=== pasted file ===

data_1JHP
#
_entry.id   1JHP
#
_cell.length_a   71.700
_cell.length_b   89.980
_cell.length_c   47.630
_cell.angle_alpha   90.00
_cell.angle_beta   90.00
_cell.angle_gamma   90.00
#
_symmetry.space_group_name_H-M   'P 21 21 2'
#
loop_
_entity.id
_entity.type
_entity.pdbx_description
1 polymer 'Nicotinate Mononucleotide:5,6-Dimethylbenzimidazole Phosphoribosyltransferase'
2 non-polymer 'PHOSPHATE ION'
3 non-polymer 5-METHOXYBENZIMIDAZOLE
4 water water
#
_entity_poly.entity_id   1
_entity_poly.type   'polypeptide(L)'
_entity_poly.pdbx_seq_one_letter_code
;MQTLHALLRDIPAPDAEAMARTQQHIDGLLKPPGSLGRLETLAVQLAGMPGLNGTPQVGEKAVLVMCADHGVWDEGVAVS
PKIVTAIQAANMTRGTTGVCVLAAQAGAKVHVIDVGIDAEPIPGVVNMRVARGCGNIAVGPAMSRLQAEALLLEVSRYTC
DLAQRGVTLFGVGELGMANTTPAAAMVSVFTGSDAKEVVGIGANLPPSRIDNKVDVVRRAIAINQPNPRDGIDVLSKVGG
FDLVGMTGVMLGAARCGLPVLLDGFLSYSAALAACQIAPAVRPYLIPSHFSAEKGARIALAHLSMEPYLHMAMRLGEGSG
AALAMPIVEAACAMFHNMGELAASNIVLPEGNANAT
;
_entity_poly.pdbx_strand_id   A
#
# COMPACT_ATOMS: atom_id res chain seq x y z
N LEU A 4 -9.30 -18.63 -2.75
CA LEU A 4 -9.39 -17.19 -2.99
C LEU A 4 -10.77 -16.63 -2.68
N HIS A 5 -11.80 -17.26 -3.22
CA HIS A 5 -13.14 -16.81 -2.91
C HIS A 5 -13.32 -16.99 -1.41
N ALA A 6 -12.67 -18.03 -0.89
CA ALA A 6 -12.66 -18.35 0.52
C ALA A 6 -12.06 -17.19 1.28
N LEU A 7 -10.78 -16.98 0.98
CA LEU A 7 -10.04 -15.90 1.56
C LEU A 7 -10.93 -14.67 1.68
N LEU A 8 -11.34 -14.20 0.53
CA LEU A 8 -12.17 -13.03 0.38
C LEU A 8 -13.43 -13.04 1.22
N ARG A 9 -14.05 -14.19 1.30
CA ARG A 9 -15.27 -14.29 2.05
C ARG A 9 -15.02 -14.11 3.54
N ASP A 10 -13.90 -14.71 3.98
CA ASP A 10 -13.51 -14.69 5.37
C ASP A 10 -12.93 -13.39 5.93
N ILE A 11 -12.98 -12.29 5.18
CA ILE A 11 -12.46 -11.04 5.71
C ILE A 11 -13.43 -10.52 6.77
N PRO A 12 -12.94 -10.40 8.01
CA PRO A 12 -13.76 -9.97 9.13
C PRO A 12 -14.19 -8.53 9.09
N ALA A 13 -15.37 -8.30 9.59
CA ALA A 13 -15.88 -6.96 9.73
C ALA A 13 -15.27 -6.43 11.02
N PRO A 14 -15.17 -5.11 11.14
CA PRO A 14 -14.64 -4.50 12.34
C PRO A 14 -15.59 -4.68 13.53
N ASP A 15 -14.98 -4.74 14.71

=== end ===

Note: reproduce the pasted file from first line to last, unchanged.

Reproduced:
data_1JHP
#
_entry.id   1JHP
#
_cell.length_a   71.700
_cell.length_b   89.980
_cell.length_c   47.630
_cell.angle_alpha   90.00
_cell.angle_beta   90.00
_cell.angle_gamma   90.00
#
_symmetry.space_group_name_H-M   'P 21 21 2'
#
loop_
_entity.id
_entity.type
_entity.pdbx_description
1 polymer 'Nicotinate Mononucleotide:5,6-Dimethylbenzimidazole Phosphoribosyltransferase'
2 non-polymer 'PHOSPHATE ION'
3 non-polymer 5-METHOXYBENZIMIDAZOLE
4 water water
#
_entity_poly.entity_id   1
_entity_poly.type   'polypeptide(L)'
_entity_poly.pdbx_seq_one_letter_code
;MQTLHALLRDIPAPDAEAMARTQQHIDGLLKPPGSLGRLETLAVQLAGMPGLNGTPQVGEKAVLVMCADHGVWDEGVAVS
PKIVTAIQAANMTRGTTGVCVLAAQAGAKVHVIDVGIDAEPIPGVVNMRVARGCGNIAVGPAMSRLQAEALLLEVSRYTC
DLAQRGVTLFGVGELGMANTTPAAAMVSVFTGSDAKEVVGIGANLPPSRIDNKVDVVRRAIAINQPNPRDGIDVLSKVGG
FDLVGMTGVMLGAARCGLPVLLDGFLSYSAALAACQIAPAVRPYLIPSHFSAEKGARIALAHLSMEPYLHMAMRLGEGSG
AALAMPIVEAACAMFHNMGELAASNIVLPEGNANAT
;
_entity_poly.pdbx_strand_id   A
#
# COMPACT_ATOMS: atom_id res chain seq x y z
N LEU A 4 -9.30 -18.63 -2.75
CA LEU A 4 -9.39 -17.19 -2.99
C LEU A 4 -10.77 -16.63 -2.68
N HIS A 5 -11.80 -17.26 -3.22
CA HIS A 5 -13.14 -16.81 -2.91
C HIS A 5 -13.32 -16.99 -1.41
N ALA A 6 -12.67 -18.03 -0.89
CA ALA A 6 -12.66 -18.35 0.52
C ALA A 6 -12.06 -17.19 1.28
N LEU A 7 -10.78 -16.98 0.98
CA LEU A 7 -10.04 -15.90 1.56
C LEU A 7 -10.93 -14.67 1.68
N LEU A 8 -11.34 -14.20 0.53
CA LEU A 8 -12.17 -13.03 0.38
C LEU A 8 -13.43 -13.04 1.22
N ARG A 9 -14.05 -14.19 1.30
CA ARG A 9 -15.27 -14.29 2.05
C ARG A 9 -15.02 -14.11 3.54
N ASP A 10 -13.90 -14.71 3.98
CA ASP A 10 -13.51 -14.69 5.37
C ASP A 10 -12.93 -13.39 5.93
N ILE A 11 -12.98 -12.29 5.18
CA ILE A 11 -12.46 -11.04 5.71
C ILE A 11 -13.43 -10.52 6.77
N PRO A 12 -12.94 -10.40 8.01
CA PRO A 12 -13.76 -9.97 9.13
C PRO A 12 -14.19 -8.53 9.09
N ALA A 13 -15.37 -8.30 9.59
CA ALA A 13 -15.88 -6.96 9.73
C ALA A 13 -15.27 -6.43 11.02
N PRO A 14 -15.17 -5.11 11.14
CA PRO A 14 -14.64 -4.50 12.34
C PRO A 14 -15.59 -4.68 13.53
N ASP A 15 -14.98 -4.74 14.71